CHICAGO – If you can remember the 1990s outside of childhood, you are in the glow of middle age, so congratulations. The Brown Paper Box Co. theater ensemble takes us back to those thrilling days of yesteryear with “Spike Heels,” a relationship comedy centering on the co-mingling antics of two couples, with a slight nod toward George Bernard Shaw and the play “Pygmalion” (or its musical counterpart, “My Fair Lady”).
CHICAGO – ‘Boyhood,’ director Richard Linklater’s story of a boy maturing from age 6 to age 18 – using the same actor over 12 years – was designated Best Picture by the Chicago Film Critics Association (CFCA) at a ceremony on December 15th, 2014.
CHICAGO – The best movies of 2014 were on display as the Chicago Film Critics Association (CFCA) announced their nominees in several categories of film excellence. Leading the pack was director Alejandro G. Inarritu’s “Birdman,” Wes Anderson’s “The Grand Budapest Hotel” and newcomer Damien Chazelle’s “Whiplash.” The best in each category will be announced on Monday, December 15th.
CHICAGO – In the latest HollywoodChicago.com Hookup: Film, we have 15 pairs of advance-screening movie passes up for grabs to the highly anticipated mystery “Gone Girl” starring Ben Affleck and Rosamund Pike from director David Fincher!
CHICAGO – In many ways, it’s easier to draw a direct line from 1997’s “The Game” to the work that David Fincher is doing today than it would be from “bigger hits” like “Fight Club” and “Seven.” Not only does “The Game” look strikingly similar to “Social Network” and “Girl with a Dragon Tattoo” in terms of the way Fincher and his amazing d.p. Harris Savides shoot board rooms and bad behavior but the film shares themes that still interest Fincher like obsession, ego, and deception. The Criterion edition of Fincher’s film makes the argument crystal clear that is one of the most underrated thrillers of the ’90s.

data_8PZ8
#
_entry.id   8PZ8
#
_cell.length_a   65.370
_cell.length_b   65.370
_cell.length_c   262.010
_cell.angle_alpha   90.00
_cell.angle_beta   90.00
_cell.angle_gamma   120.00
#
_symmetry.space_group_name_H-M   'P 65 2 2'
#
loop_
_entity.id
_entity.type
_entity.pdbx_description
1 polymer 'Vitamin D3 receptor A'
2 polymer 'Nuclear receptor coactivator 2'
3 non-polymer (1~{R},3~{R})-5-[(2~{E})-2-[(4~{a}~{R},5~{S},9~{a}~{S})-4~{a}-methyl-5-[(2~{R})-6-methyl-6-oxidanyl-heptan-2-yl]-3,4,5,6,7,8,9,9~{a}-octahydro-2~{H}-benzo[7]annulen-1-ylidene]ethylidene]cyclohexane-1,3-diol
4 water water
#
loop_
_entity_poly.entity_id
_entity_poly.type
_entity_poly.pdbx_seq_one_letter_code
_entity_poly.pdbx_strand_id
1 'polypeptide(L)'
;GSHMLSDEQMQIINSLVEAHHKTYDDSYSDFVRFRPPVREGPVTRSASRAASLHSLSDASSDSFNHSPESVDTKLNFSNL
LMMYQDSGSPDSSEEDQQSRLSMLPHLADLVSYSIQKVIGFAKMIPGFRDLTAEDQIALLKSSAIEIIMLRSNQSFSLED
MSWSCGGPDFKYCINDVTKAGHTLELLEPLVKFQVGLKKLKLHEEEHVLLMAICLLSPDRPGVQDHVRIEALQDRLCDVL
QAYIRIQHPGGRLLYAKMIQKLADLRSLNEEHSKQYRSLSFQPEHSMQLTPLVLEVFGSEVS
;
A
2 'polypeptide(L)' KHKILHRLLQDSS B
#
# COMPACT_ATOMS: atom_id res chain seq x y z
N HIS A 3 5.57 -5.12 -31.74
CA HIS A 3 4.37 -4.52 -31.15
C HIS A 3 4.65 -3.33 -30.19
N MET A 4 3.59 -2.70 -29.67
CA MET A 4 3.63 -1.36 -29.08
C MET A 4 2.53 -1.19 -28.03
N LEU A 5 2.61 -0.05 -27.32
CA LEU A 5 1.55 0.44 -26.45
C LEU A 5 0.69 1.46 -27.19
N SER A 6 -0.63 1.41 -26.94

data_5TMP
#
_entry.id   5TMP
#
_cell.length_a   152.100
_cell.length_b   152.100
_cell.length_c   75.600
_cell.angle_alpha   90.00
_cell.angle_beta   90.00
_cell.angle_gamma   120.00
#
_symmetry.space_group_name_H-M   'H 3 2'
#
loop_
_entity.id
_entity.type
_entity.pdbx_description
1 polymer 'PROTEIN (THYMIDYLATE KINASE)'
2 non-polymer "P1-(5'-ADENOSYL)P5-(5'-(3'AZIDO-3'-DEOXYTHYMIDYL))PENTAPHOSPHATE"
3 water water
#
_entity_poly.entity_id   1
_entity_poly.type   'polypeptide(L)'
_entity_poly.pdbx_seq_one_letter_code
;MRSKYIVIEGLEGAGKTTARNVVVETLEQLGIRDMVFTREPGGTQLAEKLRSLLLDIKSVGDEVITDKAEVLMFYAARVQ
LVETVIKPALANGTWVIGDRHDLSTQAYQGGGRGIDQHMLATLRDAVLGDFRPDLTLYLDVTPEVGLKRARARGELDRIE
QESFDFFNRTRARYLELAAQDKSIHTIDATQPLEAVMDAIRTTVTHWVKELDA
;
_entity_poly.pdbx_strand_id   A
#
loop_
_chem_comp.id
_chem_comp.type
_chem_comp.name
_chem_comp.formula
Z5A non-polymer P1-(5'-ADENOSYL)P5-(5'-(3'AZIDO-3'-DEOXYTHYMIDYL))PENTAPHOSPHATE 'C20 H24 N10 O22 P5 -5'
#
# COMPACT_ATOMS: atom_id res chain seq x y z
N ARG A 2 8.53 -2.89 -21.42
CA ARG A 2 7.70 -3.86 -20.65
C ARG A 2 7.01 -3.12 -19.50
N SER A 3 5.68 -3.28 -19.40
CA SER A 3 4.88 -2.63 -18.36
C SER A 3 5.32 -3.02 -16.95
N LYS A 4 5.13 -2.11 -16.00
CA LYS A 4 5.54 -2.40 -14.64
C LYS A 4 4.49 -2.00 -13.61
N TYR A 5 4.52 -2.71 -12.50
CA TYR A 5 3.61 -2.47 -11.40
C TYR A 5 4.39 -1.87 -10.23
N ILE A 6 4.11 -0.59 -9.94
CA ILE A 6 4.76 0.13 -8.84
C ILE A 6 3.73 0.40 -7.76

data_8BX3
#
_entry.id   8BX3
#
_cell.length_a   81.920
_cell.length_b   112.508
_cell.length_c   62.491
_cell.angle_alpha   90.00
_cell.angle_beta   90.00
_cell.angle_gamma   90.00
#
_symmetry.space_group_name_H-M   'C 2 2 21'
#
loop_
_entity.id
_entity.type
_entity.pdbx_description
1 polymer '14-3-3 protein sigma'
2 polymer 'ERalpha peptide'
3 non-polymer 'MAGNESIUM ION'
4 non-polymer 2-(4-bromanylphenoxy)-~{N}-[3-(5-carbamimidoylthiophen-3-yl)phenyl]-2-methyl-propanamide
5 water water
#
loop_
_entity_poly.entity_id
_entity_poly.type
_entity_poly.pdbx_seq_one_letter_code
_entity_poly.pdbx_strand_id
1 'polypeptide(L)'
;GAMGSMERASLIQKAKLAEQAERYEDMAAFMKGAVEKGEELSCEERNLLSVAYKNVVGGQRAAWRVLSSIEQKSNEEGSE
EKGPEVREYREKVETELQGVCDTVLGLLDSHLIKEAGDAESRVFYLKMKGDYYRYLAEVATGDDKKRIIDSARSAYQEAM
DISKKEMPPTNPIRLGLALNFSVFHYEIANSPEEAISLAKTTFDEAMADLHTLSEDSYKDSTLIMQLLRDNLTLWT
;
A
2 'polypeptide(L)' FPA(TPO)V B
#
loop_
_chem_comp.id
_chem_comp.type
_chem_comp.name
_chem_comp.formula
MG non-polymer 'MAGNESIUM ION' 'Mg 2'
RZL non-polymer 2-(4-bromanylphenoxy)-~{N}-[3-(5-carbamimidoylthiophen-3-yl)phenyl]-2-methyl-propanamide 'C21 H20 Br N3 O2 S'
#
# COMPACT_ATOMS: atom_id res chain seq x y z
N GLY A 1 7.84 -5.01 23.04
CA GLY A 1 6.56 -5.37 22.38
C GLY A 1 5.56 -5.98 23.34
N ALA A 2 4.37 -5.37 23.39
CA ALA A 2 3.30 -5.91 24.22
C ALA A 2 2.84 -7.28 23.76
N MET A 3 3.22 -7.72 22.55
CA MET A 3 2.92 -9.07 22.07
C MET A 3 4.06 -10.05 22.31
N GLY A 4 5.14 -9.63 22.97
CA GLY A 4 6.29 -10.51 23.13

CHICAGO – We are at the tipping point of a technology that has been used for a hundred years to capture the moving image. Shooting on film is going away as more and more filmmakers use digital technology to tell their stories. How does this change the art form? Is it a creative new landscape or the death of something important?
CHICAGO – David Fincher’s “The Girl with the Dragon Tattoo” is an absolute masterpiece, one of the best films of 2011 and one of the best thrillers of the new millennium. After I saw it in December of 2011, there was some question of its quality when compared to the original Stieg Larsson books, the Noomi Rapace-starring foreign version, and even Fincher’s previous work, the amazing “The Social Network.” Ignore all that comparison and just view “Dragon” on its own merits. It’s spectacular.
CHICAGO – Nominees in the Feature Film category for this year’s Directors Guild Awards were announced this morning and featured very familiar names, with one that may come as a surprise. While four of the five nominees were also nominated for Best Director at the Golden Globes this year, David Fincher got the nod from the Directors Guild Awards.
CHICAGO – David Fincher’s “The Girl with the Dragon Tattoo” comes with waves of expectations from fans of the Stieg Larsson books, the Swedish original films, the director’s previous beloved works, and even drama over a certain national outlet breaking an agreed-upon embargo.
CHICAGO – Last week saw the release of Martin Scorsese’s “Hugo,” his long-awaited adaptation of Brian Selznick’s award-winning young adult novel, “The Invention of Hugo Cabret”. And the movie has been “long-awaited” for several reasons. One reason is that the idea of Scorsese doing a kid’s movie is a little mind-blowing.
CHICAGO – Ami Canaan Mann’s “Texas Killing Fields” is further proof of just how difficult it is to do what David Fincher does so well. “TKF” may have echoes of “Seven” and “Zodiac” but none of the character, mood, or even cohesion of those films. The best word to describe this misstep is a “mess” as the movie jumps around between plotlines and characters and never gives the viewer the footing that would make them resonate as something worth caring about or entertaining.